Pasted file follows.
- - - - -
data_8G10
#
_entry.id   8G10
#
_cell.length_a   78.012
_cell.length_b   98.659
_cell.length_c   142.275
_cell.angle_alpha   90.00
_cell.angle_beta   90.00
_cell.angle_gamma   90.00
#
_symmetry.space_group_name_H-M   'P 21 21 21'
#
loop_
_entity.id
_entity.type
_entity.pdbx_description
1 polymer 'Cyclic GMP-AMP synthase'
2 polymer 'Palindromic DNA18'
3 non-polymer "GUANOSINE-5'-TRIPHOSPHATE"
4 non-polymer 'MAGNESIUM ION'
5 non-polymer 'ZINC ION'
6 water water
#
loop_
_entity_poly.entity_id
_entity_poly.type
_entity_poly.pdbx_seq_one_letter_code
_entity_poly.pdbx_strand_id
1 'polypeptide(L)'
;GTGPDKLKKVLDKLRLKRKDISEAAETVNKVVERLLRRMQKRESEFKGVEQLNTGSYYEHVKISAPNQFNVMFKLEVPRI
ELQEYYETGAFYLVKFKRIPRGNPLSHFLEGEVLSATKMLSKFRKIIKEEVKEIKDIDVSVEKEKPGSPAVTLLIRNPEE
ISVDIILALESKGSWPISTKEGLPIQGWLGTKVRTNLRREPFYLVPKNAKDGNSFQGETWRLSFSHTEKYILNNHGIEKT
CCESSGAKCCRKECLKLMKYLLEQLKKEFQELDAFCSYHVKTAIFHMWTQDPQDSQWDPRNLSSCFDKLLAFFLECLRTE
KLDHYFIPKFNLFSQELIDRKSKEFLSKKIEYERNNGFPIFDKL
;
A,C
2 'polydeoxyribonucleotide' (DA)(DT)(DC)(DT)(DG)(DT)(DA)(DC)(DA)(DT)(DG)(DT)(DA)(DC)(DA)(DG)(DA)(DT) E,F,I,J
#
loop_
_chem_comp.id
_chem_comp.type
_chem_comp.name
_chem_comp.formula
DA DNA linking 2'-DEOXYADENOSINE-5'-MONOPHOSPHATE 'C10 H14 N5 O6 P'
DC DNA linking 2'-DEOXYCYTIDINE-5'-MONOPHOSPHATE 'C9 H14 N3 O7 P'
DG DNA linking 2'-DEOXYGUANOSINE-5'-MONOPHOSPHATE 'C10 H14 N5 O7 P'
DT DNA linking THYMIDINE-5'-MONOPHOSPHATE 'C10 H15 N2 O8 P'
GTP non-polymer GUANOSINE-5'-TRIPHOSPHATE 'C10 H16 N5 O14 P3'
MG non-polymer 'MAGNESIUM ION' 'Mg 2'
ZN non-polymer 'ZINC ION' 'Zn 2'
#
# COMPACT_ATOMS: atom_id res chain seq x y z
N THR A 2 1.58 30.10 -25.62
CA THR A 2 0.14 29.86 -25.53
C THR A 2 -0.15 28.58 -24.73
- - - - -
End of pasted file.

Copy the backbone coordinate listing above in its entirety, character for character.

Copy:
data_8G10
#
_entry.id   8G10
#
_cell.length_a   78.012
_cell.length_b   98.659
_cell.length_c   142.275
_cell.angle_alpha   90.00
_cell.angle_beta   90.00
_cell.angle_gamma   90.00
#
_symmetry.space_group_name_H-M   'P 21 21 21'
#
loop_
_entity.id
_entity.type
_entity.pdbx_description
1 polymer 'Cyclic GMP-AMP synthase'
2 polymer 'Palindromic DNA18'
3 non-polymer "GUANOSINE-5'-TRIPHOSPHATE"
4 non-polymer 'MAGNESIUM ION'
5 non-polymer 'ZINC ION'
6 water water
#
loop_
_entity_poly.entity_id
_entity_poly.type
_entity_poly.pdbx_seq_one_letter_code
_entity_poly.pdbx_strand_id
1 'polypeptide(L)'
;GTGPDKLKKVLDKLRLKRKDISEAAETVNKVVERLLRRMQKRESEFKGVEQLNTGSYYEHVKISAPNQFNVMFKLEVPRI
ELQEYYETGAFYLVKFKRIPRGNPLSHFLEGEVLSATKMLSKFRKIIKEEVKEIKDIDVSVEKEKPGSPAVTLLIRNPEE
ISVDIILALESKGSWPISTKEGLPIQGWLGTKVRTNLRREPFYLVPKNAKDGNSFQGETWRLSFSHTEKYILNNHGIEKT
CCESSGAKCCRKECLKLMKYLLEQLKKEFQELDAFCSYHVKTAIFHMWTQDPQDSQWDPRNLSSCFDKLLAFFLECLRTE
KLDHYFIPKFNLFSQELIDRKSKEFLSKKIEYERNNGFPIFDKL
;
A,C
2 'polydeoxyribonucleotide' (DA)(DT)(DC)(DT)(DG)(DT)(DA)(DC)(DA)(DT)(DG)(DT)(DA)(DC)(DA)(DG)(DA)(DT) E,F,I,J
#
loop_
_chem_comp.id
_chem_comp.type
_chem_comp.name
_chem_comp.formula
DA DNA linking 2'-DEOXYADENOSINE-5'-MONOPHOSPHATE 'C10 H14 N5 O6 P'
DC DNA linking 2'-DEOXYCYTIDINE-5'-MONOPHOSPHATE 'C9 H14 N3 O7 P'
DG DNA linking 2'-DEOXYGUANOSINE-5'-MONOPHOSPHATE 'C10 H14 N5 O7 P'
DT DNA linking THYMIDINE-5'-MONOPHOSPHATE 'C10 H15 N2 O8 P'
GTP non-polymer GUANOSINE-5'-TRIPHOSPHATE 'C10 H16 N5 O14 P3'
MG non-polymer 'MAGNESIUM ION' 'Mg 2'
ZN non-polymer 'ZINC ION' 'Zn 2'
#
# COMPACT_ATOMS: atom_id res chain seq x y z
N THR A 2 1.58 30.10 -25.62
CA THR A 2 0.14 29.86 -25.53
C THR A 2 -0.15 28.58 -24.73